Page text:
The current translation of Susan as "lily of the valley" or "lily of the fields" came from differing historians’ guesses as to what the ‘Susan’ flowers were. If the original city of Susan was based in the green valley of a mountain rage, the original ‘Susan’ flower could just as easily been some kind of edelweiss as any kind of lily. Some, I read, were grown in the Hanging Gardens of Babylon. I read a book that said old records complained that the Susa/Susan flowers preferred elevations to plains, and were delicate and tricky to grow in a flowerbed, but also that an irritated gardener could throw his remaining seeds at a cliff face or stonewall and find it had taken root there without him. That doesn’t sound like a wetland lily to me. lol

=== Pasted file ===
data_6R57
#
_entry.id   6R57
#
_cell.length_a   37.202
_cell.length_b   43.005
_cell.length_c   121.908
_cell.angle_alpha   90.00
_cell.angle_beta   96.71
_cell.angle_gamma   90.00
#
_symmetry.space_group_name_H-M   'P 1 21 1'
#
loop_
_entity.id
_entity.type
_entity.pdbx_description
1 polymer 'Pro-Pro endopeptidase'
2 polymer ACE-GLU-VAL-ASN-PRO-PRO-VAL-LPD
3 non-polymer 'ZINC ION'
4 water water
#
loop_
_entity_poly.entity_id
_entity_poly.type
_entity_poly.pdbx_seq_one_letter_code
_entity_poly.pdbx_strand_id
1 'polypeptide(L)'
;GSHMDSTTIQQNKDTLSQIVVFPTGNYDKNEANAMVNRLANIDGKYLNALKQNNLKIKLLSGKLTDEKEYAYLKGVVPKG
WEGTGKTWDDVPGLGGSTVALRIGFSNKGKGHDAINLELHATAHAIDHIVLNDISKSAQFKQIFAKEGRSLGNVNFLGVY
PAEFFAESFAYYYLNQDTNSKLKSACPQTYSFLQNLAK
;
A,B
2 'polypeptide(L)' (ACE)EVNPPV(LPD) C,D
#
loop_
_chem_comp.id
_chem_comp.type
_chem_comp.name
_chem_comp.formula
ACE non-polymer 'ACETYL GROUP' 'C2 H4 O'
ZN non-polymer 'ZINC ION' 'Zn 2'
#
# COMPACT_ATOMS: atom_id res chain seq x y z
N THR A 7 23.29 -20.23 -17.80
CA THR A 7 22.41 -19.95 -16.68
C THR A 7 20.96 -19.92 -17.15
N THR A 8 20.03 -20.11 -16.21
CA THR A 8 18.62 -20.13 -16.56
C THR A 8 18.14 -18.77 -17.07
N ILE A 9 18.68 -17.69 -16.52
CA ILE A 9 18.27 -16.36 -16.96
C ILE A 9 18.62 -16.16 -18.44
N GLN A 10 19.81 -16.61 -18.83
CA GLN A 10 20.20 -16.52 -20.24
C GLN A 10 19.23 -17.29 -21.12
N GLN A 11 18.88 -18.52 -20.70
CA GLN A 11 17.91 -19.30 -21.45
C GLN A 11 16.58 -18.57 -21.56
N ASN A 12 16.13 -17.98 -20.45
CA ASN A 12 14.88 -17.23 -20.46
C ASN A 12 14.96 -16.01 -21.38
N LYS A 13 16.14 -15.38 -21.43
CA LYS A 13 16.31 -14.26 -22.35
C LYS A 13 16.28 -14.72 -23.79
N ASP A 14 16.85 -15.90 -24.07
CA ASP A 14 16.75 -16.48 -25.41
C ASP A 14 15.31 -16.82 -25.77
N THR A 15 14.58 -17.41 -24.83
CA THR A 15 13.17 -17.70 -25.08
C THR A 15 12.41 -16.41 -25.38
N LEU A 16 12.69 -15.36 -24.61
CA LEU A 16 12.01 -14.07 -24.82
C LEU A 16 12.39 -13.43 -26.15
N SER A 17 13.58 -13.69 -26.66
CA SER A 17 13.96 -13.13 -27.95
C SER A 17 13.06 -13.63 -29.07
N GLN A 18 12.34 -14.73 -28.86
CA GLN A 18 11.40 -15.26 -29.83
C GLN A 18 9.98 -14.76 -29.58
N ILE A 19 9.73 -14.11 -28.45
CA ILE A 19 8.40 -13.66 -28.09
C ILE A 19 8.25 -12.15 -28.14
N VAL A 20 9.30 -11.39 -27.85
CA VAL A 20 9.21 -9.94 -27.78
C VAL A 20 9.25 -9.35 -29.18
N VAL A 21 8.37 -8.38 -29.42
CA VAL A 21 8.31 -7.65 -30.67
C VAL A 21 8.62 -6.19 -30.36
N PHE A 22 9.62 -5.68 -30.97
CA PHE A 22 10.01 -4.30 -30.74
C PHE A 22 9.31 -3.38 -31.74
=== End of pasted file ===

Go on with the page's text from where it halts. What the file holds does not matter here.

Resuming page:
Note: the last major city named Susan/Susun/Susa on record, where Esther & Daniel lived, was most definitely a rebuild in another location. The original Susa (whether in a valley or by a wetland) was lost to the deserts. The one in the Bible – the oldest one for which we have clear records - may have been the 3rd city with this name. (The third may or may not have been rebuilt in the same area as the second.) This Susa was later renamed Seleucia. That city stuck around long enough to be destroyed by Muslim forces in 638AD. It was later rebuilt, but destroyed again by Mongols in 1218 AD

Notice that thousands of years of references still don’t offer any alternate meanings for Susan. If it was the name of a lily, then everyone’s been close to right all this time, but if not? I've noted some ancient languages in the fabled region of old Susa used sound clumps similar to Susan/Shushan to reference strongholds or fortified king's vaults. That would make sense for the name of a really early fortified trade town.